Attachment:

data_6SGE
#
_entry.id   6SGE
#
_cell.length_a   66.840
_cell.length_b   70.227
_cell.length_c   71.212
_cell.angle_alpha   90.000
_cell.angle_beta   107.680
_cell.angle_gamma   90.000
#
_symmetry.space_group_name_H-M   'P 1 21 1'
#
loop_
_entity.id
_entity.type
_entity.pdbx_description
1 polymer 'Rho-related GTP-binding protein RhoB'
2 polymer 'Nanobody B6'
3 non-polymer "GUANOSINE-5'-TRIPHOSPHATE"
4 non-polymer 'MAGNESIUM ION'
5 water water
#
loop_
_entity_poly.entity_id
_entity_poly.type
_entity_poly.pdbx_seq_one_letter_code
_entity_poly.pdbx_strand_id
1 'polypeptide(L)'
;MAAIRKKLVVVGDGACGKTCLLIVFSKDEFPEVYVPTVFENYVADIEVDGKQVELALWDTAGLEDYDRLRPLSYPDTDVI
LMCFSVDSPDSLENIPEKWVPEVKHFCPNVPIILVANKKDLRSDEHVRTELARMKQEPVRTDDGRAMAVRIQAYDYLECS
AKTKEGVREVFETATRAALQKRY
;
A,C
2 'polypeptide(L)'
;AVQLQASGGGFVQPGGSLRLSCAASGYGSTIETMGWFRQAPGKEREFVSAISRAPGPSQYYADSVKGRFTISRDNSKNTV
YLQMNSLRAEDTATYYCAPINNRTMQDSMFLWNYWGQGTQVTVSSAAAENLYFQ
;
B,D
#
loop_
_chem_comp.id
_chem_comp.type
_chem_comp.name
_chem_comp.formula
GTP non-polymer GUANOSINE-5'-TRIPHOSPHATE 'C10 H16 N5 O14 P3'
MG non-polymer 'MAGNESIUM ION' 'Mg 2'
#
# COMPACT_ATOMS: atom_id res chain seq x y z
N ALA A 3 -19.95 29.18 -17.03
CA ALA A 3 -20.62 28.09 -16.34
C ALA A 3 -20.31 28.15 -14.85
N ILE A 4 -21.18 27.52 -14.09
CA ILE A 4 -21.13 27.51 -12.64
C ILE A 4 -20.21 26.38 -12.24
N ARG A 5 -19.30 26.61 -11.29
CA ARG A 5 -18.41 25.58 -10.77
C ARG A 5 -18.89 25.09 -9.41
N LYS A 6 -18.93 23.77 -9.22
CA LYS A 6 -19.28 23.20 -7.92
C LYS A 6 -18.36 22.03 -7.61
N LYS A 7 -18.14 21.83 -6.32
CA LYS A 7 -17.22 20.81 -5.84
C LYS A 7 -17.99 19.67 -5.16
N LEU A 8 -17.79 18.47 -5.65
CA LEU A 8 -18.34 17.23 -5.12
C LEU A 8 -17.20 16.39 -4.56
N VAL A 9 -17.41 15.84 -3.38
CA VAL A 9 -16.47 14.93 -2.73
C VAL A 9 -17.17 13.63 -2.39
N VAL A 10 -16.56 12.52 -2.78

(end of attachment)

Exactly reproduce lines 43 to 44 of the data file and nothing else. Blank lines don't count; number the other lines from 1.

_chem_comp.type
_chem_comp.name